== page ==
Why Do People Still Smoke After a Cancer Diagnosis?

Photo credit: bigstock

Photo credit: bigstock

Almost half, 46 percent, of the subjects in this study said that they had wanted to quit, or had tried to quit, but just don’t know how to go about it. The remainder said that they had not made any plans to quit or that they weren’t sure what would happen if they did. (Would they get fat, would they become nervous, etc.) Why aren’t doctors teaching these people about superfoods and behavior modification? Telling someone to quit and then handing them a prescription isn’t enough.

 

IMPORTANT! 12 Foods That Can Help You Kick the Smoking Habit

 

According to this study, which was published in the journal Cancer Epidemiology, Biomarkers and Prevention, at least 10 percent of those diagnosed with cancer were still smoking those cancer sticks (cigarettes and/or cigars) nine years later. Those who had received a diagnosis of bladder cancer were the worst offenders with a whopping 17 percent of them still smoking 9 years later. Did their doctors tell them that the additives in cigarettes, such as ammonia and bleach, are also absorbed by the body and come out through their urine? Peeing out those chemicals for years was the most likely cause of their cancer but these subjects most likely think that they “dodged a bullet” because, although they were smoking, they didn’t get lung cancer or mouth cancer. Smoking affects so much more than just your lungs and mouth; did their doctors not tell them this? This information came from a comprehensive cross sectional analysis of data from almost 3,000 cancer survivors.

Research shows that for those who quit smoking after their diagnosis of lung cancer, the overall effectiveness of their treatment is much greater than those who continue to smoke. It also reduces their chances of developing secondary tumors and their chances of survival.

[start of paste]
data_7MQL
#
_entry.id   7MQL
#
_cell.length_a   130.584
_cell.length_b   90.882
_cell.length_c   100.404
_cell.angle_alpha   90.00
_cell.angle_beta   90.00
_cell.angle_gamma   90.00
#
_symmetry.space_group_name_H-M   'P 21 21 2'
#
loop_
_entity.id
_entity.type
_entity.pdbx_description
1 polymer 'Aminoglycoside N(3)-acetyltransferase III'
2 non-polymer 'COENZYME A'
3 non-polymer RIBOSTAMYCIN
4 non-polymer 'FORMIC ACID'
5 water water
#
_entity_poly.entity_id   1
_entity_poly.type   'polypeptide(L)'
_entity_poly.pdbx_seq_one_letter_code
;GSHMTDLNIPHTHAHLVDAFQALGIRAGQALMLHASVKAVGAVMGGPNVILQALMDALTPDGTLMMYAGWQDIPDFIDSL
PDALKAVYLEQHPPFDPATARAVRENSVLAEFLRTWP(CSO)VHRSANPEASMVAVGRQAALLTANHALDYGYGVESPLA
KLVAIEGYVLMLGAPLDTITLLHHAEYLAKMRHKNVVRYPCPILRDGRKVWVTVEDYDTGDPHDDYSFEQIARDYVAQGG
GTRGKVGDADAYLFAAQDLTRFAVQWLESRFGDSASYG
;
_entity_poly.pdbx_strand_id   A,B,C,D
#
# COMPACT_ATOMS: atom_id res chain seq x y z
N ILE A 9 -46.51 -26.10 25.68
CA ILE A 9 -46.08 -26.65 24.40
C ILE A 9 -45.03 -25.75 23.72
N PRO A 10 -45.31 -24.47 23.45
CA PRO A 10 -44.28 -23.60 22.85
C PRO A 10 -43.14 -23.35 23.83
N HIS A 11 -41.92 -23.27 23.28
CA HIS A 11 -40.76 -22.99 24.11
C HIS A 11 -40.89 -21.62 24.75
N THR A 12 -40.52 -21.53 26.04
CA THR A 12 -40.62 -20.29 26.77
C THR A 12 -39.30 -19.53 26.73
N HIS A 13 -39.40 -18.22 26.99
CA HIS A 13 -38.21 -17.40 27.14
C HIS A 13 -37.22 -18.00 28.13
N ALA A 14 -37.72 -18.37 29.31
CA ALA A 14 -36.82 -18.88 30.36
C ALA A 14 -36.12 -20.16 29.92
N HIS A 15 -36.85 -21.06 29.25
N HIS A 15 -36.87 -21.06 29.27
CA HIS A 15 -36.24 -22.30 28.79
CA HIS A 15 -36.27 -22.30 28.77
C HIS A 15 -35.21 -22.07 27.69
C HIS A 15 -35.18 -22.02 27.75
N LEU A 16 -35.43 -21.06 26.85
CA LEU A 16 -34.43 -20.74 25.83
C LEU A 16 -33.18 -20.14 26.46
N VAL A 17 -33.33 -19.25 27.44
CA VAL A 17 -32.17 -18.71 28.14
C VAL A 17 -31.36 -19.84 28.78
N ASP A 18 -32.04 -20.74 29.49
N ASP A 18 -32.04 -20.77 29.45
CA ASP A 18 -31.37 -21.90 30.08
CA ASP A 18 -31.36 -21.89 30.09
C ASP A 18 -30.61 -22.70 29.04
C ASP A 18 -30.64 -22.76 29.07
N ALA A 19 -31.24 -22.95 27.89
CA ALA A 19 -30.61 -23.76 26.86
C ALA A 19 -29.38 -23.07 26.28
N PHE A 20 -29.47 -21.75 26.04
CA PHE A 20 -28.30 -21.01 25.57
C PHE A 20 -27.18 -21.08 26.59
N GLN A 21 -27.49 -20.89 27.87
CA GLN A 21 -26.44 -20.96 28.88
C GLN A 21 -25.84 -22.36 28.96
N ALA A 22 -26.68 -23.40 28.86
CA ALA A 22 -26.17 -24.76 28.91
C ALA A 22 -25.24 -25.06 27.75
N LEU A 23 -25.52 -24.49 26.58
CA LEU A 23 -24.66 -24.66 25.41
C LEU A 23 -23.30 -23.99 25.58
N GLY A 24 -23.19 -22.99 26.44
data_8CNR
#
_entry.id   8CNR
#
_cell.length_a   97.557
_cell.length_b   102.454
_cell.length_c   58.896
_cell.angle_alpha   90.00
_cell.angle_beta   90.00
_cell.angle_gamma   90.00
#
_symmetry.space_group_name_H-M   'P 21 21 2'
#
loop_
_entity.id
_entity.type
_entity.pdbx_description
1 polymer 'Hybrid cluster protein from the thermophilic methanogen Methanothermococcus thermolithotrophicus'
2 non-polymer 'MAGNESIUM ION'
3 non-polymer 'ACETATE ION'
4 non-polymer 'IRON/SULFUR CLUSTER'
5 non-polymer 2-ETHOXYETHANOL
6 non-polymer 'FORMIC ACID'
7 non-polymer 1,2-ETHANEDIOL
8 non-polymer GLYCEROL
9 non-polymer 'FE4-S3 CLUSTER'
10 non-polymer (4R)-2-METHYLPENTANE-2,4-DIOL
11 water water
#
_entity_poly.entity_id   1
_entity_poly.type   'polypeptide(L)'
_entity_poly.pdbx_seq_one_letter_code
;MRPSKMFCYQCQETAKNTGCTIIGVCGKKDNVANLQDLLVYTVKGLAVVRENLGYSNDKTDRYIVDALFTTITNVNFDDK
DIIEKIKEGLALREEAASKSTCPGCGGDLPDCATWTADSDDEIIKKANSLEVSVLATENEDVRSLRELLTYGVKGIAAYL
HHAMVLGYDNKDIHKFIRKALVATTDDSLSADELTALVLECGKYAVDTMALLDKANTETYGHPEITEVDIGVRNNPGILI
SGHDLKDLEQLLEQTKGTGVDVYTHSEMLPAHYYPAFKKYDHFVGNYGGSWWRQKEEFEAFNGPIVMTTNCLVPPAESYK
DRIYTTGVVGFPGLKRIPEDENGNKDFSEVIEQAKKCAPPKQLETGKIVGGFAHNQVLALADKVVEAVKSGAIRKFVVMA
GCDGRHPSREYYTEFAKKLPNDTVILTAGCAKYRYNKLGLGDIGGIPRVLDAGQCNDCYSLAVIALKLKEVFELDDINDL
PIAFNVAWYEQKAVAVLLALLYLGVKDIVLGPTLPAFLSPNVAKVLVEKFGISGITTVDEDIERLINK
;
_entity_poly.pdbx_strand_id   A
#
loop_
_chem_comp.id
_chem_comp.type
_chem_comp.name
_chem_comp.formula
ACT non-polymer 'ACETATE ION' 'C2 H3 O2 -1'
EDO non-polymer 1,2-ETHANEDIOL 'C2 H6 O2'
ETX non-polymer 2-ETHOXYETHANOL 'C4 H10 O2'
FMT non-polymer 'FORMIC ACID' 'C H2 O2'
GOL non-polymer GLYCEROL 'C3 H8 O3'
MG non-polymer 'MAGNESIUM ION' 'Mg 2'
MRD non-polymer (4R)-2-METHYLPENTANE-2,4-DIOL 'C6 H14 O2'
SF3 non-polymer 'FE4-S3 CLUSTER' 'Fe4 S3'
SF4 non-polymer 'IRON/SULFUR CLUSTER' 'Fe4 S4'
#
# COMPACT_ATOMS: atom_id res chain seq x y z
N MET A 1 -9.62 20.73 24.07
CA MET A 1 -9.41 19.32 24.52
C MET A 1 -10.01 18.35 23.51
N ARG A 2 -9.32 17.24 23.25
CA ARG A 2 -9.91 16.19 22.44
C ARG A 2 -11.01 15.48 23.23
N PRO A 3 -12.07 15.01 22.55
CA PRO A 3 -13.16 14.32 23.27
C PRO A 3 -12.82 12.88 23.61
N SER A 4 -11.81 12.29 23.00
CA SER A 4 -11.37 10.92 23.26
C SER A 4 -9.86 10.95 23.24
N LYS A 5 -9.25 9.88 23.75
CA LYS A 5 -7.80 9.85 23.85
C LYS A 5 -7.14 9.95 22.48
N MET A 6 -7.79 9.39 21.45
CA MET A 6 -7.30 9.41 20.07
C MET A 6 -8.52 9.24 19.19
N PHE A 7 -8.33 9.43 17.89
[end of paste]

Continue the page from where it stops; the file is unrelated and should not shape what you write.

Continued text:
One interesting note here is that, in the case of the Massachusetts study, lung cancer patients who continued to smoke were usually single, did not have their own medical insurance, had higher levels of depression and, no surprise, were likely to be in ill health overall due to a poor diet. Patients who had advanced cases of lung cancer were also much less likely to quit. Researchers attribute this as a reflection that doctors had told patients that quitting smoking would not improve their chances of survival at that stage.

If you don’t want to go out “like that”, and you want to quit smoking, or if you have tried to quit several times but always go back to it, you can actually quit trying to quit! The problem is that these addictive chemicals have overwhelmed and depleted vital nutrients from your body. When you don’t give your body time to restore its nutrient base, many people find that they relapse. To stop smoking the organic way is to stop your daily chemical intake, not just cigarettes, either, but this includes the chemicals in your food, your drinks, the toxic chemicals in your house, and your personal care products. Imagine it’s 100 years earlier and live your life in that manner as much as possible. Of course many people must go to work and some things cannot be avoided, but your diet is one thing in your life that you CAN change. Do what you must and learn how to quit smoking before your body decides to quit all together.

Sources:

http://www.hcplive.com

http://www.dailymail.co.uk

http://www.natureworldnews.com

http://www.14andout.com

http://14andout.blogspot.com

http://www.cancer.org/cancer/news/some-smokers-diagnosed-with-cancer-dont-quit

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